Raw264.7 cells were seeded into 96-well plates and treated with 50 ng/mL RANKL recombinant protein (MedChemExpress, Monmouth Junction) for 4 days. The induction solution was replaced every 2 days.

The isolated M2-exos (50 µg/mL) were used to treat osteoclasts in the presence of RANKL [16].

Cell transfection

Small interfering RNAs (si-CSF2#1 and si-CSF2#2) and the corresponding negative control (si-NC) were synthesized by Genepharma (Shanghai). M2 macrophages were transfected with siRNAs using lipofectamine 2000 reagent following the protocol of the manufacturer. After 48 h of transfection, the efficiency was detected.

Adalimumab treatment

To inhibit TNF-α levels, 10 µg/mL of Adalimumab (ADA; Anti-Human TNF-α; MedChemExpress) was added to the cell culture medium to incubate with cells for 2 h before RANKL treatment [17].

Tartrate resistant acid phosphatase (TRAP) staining assay

Osteoclast differentiation was measured using a TRAP staining kit (BestBio biotechnology, Shanghai) following the manufacturer’s protocol. Raw264.7 cells were fixed with stationary liquid from the kit for 3 min and washed using water for 1 min. Then, the samples were incubated with the working solution in the dark for 60 min. After re-staining with hematoxylin, the stained cells were observed.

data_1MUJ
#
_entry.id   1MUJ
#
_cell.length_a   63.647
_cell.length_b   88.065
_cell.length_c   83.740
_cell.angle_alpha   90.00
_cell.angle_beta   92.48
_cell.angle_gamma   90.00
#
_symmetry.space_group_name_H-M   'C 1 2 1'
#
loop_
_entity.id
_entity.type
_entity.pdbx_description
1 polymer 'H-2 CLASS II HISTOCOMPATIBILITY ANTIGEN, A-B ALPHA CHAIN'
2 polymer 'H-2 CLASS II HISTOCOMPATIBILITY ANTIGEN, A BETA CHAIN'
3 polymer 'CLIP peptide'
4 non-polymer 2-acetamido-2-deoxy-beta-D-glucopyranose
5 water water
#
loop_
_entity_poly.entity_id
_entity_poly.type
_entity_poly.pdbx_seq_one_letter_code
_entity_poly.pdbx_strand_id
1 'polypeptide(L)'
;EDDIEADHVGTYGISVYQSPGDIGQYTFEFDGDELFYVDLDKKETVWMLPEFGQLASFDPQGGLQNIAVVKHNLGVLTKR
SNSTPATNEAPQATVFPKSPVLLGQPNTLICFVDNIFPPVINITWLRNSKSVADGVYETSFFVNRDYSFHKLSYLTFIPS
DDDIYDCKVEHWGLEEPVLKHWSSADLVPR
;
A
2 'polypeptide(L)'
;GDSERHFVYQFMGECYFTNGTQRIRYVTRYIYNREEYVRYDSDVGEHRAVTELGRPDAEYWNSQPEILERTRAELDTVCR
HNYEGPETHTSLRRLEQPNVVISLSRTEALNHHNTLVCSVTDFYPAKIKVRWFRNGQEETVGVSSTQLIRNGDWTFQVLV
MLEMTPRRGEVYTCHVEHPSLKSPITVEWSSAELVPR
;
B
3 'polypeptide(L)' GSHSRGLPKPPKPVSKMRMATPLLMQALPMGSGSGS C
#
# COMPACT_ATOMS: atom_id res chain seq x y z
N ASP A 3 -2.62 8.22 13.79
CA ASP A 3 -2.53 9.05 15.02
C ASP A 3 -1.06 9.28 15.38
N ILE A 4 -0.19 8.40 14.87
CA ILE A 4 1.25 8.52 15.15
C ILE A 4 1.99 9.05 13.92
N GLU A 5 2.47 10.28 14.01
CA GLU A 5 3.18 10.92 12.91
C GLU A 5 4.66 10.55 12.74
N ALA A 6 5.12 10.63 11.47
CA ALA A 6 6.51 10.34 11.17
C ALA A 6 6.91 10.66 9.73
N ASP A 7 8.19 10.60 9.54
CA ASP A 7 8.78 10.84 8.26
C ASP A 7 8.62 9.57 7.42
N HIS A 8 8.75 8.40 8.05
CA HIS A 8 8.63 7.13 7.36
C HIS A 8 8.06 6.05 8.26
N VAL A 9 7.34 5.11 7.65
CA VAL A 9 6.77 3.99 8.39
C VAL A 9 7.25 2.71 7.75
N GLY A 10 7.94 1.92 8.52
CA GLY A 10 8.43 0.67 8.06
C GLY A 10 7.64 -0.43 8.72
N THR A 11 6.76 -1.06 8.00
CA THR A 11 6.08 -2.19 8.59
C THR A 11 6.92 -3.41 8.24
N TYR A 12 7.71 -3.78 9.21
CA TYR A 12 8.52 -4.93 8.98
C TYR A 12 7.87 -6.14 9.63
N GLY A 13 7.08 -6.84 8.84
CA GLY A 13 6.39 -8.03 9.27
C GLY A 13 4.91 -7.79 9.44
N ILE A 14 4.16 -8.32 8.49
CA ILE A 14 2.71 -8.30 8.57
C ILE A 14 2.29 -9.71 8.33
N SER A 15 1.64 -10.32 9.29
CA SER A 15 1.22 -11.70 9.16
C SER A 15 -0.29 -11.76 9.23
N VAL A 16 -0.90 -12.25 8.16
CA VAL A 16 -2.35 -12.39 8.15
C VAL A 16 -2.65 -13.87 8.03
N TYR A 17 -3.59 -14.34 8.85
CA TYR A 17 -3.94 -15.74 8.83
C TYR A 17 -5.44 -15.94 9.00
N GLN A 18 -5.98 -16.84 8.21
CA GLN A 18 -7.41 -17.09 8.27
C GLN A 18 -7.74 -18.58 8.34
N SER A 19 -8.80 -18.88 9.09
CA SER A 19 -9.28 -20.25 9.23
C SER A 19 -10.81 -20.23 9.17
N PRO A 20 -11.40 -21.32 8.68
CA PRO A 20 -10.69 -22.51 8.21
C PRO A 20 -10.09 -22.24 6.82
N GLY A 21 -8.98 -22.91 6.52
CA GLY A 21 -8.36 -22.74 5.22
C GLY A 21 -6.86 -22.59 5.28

Quantitative real-time PCR (qPCR)

Total RNA was extracted from M2 macrophages and Raw264.7 cells using the TRIzol reagent (Invitrogen, Carlsbad). Reverse transcription was conducted using the M-MuLV first chain cDNA synthesize kit (Sangon Biotech, Shanghai) with the conditions of 42 °C for 45 min and 70 °C for 10 min (stop reaction). An SGExcel FastSYBR qPCR mixture (Sangon) was used for quantitative PCR on the ABI 7500 system with the conditions of 95 °C for 3 min, 40 cycles of 95 °C for 5 s and 60 °C for 20 s. Relative mRNA expression was determined using the 2−ΔΔCt method. GAPDH was used as the normalization.

Western blotting

Raw264.7 cells and M2 macrophages were lysed using the RIPA lysis buffer on ice. Proteins were extracted from M2-exos using the exosome protein extraction kit (EZBioscience, Roseville). Afterwards, an equal amount of proteins were run to separate using the 10% SDS-PAGE and transferred to PVDF membranes (Millipore, Billerica). The membranes were blocked using 5% skim milk and incubated the following primary antibodies at 4 °C overnight. The antibodies (Abcam, Cambridge) including anti-TSG101 (ab125011, 1/1000), anti-CD9 (ab263019, 1/1000), anti-TNF-α (ab183218, 1/1000), anti-TRAF2 (ab126758, 1/1000), anti-FADD (ab124812, 1/1000), and anti-GAPDH (ab9485, 1/2500). A secondary antibody (ab97051, 1/10,000) was continued to incubate with the membranes at room temperature for 1 h. The bands were visualized using an ECL western blotting substrate kit (Abcam).